Findings of a report completed by the European Institute of Sports Physiotherapy
INTRINSIC RISK FACTORS:
Individuals of the female sex, as well as potentially a lower BMI, were identified to be at higher risk for experiencing ankle sprains. Deficiencies in proprioception and range of motion are recommended to be identified and addressed in rehabilitation and prevention programs to decrease the risk of recurrence.
EXTRINSIC RISK FACTORS:
An increasing amount of new data identified soccer players, especially defenders playing on natural grass and/or on a competitive level to be at higher risk. Modifications of extrinsic factors may lower the risk of future injuries. Healthcare professionals should therefore especially notice the type of sport and other extrinsic risk factors.
New available data showed negative prognostic factors may indicate slow or incomplete rehabilitation and thus allow for recommendations. The patient´s level of pain, workload and level of sports participation may have a negative impact on recovery and may increase the risk of injury recurrence. It is therefore recommended to address those factors early.
“Regarding the clinical assessment of damage to the anterior talofibular ligament, the sensitivity (84%) and specificity (96%) of assessment using the anterior drawer are optimized if clinical assessment is delayed for between 4 and 5 days post-injury. In case of a suspected fracture, the OAR should be applied.”
An increased body of evidence suggests that the individual aspects of RICE, apart from cryotherapy + exercise therapy, are not sufficiently effective. “There is no evidence that RICE alone, or cryotherapy, or compression therapy alone has any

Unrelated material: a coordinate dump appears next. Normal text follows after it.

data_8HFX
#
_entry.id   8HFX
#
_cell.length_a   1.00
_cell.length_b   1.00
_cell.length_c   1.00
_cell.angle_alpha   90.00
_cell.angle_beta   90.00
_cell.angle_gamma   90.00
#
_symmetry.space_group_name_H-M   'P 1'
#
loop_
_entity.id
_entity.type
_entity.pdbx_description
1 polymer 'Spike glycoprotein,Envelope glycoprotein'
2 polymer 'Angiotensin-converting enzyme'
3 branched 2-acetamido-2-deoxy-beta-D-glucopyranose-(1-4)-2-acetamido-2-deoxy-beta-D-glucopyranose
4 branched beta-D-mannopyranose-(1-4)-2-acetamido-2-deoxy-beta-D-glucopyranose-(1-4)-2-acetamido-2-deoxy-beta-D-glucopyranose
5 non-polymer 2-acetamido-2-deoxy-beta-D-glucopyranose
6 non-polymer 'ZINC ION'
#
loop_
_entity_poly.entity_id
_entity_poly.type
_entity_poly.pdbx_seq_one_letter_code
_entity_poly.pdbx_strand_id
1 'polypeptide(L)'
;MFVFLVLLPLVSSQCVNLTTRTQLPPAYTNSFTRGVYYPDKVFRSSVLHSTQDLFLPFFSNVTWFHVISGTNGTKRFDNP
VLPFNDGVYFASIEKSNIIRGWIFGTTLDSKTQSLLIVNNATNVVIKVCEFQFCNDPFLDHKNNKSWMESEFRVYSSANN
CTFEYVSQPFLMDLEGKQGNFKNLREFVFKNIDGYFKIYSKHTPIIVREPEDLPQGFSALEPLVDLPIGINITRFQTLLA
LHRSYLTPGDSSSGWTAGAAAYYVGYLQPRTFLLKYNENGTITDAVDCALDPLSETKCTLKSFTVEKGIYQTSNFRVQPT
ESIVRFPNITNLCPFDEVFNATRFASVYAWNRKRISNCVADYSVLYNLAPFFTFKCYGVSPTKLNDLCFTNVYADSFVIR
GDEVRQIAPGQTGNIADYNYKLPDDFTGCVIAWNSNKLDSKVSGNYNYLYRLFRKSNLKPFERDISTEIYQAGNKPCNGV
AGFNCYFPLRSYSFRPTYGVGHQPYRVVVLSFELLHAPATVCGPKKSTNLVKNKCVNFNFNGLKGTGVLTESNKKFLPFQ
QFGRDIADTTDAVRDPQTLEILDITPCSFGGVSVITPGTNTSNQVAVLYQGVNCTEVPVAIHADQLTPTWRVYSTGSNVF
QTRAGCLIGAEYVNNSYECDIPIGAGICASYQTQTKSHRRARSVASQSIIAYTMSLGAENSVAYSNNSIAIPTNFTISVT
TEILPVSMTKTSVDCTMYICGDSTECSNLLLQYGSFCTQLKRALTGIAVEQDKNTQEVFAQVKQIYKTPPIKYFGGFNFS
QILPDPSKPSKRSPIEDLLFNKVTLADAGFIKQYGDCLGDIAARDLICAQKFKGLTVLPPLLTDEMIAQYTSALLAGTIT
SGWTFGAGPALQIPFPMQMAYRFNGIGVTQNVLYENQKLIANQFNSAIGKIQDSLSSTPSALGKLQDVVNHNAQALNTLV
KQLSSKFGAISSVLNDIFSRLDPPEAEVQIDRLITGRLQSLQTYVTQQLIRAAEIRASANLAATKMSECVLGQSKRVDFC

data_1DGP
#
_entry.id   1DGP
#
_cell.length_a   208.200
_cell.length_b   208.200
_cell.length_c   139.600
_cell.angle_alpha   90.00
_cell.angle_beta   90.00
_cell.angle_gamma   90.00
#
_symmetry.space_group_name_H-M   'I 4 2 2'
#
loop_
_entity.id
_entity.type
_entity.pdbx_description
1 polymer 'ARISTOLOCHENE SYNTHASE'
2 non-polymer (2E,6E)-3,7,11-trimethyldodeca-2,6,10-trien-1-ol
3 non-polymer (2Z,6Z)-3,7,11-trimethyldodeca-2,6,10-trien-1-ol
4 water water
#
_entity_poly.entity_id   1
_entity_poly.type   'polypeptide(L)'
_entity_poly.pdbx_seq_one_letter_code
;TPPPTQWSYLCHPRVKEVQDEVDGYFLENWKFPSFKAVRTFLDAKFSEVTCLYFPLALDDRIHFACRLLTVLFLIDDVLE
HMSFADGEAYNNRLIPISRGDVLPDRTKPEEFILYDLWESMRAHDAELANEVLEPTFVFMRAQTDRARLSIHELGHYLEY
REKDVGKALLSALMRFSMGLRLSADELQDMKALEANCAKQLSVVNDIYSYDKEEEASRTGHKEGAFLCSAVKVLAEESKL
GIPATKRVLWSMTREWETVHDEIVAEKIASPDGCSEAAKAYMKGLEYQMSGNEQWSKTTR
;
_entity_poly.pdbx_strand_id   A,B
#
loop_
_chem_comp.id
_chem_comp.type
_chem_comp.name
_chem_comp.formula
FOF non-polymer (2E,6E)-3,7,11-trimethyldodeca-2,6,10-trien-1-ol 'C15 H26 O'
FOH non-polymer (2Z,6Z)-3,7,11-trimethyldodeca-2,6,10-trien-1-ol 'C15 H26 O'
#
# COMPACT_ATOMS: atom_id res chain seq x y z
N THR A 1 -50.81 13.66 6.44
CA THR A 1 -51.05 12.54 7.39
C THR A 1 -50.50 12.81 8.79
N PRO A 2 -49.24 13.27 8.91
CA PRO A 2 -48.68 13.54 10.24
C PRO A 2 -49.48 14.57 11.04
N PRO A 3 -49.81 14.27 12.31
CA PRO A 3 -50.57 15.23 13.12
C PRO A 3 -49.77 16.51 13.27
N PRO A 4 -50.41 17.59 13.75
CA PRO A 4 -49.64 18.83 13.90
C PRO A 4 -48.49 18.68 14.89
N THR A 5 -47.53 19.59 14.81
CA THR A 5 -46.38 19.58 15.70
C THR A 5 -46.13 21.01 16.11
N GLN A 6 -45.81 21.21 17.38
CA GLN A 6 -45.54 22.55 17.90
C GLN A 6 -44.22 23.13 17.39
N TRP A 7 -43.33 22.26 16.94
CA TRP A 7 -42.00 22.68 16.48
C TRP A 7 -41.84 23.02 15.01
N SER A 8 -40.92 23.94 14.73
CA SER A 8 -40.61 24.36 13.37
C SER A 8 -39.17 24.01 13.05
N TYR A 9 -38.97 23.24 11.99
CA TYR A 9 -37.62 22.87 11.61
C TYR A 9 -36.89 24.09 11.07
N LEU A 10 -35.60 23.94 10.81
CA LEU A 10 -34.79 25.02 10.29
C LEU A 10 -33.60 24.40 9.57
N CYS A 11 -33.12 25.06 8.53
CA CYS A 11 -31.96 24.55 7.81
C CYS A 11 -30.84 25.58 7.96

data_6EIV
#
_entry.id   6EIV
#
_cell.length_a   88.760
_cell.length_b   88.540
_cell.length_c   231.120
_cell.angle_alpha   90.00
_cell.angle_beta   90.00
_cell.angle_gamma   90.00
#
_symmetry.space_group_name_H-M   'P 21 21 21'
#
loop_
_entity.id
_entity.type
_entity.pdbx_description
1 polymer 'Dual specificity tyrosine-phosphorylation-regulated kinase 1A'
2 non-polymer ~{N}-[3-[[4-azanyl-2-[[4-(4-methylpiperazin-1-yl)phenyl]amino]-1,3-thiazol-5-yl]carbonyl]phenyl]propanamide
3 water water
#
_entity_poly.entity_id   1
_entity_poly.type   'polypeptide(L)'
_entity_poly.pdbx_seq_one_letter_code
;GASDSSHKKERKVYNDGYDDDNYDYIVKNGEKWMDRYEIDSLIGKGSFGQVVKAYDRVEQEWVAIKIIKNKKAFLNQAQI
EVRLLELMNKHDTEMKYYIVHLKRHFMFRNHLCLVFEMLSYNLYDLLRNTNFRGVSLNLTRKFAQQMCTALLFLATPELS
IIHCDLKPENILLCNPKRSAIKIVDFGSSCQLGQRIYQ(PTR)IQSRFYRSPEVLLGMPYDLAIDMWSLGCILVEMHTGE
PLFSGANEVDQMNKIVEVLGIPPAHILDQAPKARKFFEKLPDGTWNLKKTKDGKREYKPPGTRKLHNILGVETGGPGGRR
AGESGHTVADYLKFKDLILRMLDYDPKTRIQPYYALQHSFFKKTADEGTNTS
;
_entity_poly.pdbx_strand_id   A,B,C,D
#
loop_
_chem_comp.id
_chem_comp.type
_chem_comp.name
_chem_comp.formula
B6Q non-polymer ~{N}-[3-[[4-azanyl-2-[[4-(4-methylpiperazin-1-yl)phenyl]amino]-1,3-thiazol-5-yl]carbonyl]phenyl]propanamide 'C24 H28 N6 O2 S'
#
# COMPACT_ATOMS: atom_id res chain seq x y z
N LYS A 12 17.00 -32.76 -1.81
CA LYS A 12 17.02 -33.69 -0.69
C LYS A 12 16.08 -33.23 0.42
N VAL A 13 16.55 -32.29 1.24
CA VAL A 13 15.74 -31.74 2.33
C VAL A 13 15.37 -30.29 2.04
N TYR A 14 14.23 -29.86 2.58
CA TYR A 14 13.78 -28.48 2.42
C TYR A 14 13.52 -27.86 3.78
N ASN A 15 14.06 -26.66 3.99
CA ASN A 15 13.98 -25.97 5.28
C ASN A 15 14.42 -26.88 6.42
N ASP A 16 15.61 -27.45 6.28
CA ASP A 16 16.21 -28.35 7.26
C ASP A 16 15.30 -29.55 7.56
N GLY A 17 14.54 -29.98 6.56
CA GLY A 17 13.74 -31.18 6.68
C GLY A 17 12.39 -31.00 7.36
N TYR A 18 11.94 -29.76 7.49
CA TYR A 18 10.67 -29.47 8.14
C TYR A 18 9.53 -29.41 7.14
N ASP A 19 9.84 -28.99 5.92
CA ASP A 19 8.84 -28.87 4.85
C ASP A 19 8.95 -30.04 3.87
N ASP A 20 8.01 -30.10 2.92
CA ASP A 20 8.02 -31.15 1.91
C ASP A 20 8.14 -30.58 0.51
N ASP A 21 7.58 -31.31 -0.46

positive influence on pain, swelling or patient function. Therefore, there is no role for RICE alone in the treatment of acute LAS.”
“NSAIDs may be used by patients who have incurred an acute LAS for the primary purpose of reducing pain and swelling. However, care should be taken in NSAID usage as it is associated with complications (level 2) and may suppress or delay the natural healing process.”
The preferred intervention remains exercise therapy. Immobilization should not exceed 10 days when used to treat pain and edema.
Late evidence supports the preference of braces and other external supports over immobilization. Functional support should be used for 4-6 weeks. Using ankle braces showed the best outcomes in comparison with other functional support applications.
New evidence supports the use of exercsie therapy to optimise recovery, preventing recurrent sprains and reducing the risk of functional joint instability and dysfunction. However, the from current data, no conclusion is possible on whether exercise therapy should be supervised or not.
Current evidence supports the use of manual mobilizations administered in alongside exercise therapy.
Late evidence supports that treatment decisions have to be made according to individual cases. Despite functional rehabilitation still being the preferred treatment, surgical intervention shows good outcomes. Professional athletes may benefit from surgical treatment to ensure a return to play.
Bracing and taping remain to play a big role in the prevention of ankle sprains. However, there is little evidence on mechanisms, which cause the preventative effects. Personal preferences remain to determine the choice of usage.
It is advised to start exercise therapy, especially in athletes, as soon as possible after injury. There is a sufficient body of research to support that this helps to prevent recurrent sprains.
Therefore, exercise therapy should be included in regular training regimes or as home-exercise.
No recommendations due to inconclusive evidence.
Bracing and immediate functional treatment alongside a return to work schedule are advised.
According to latest evidence, a faster return to sport will be achieved by supervised exercise of proprioception, strength and coordination.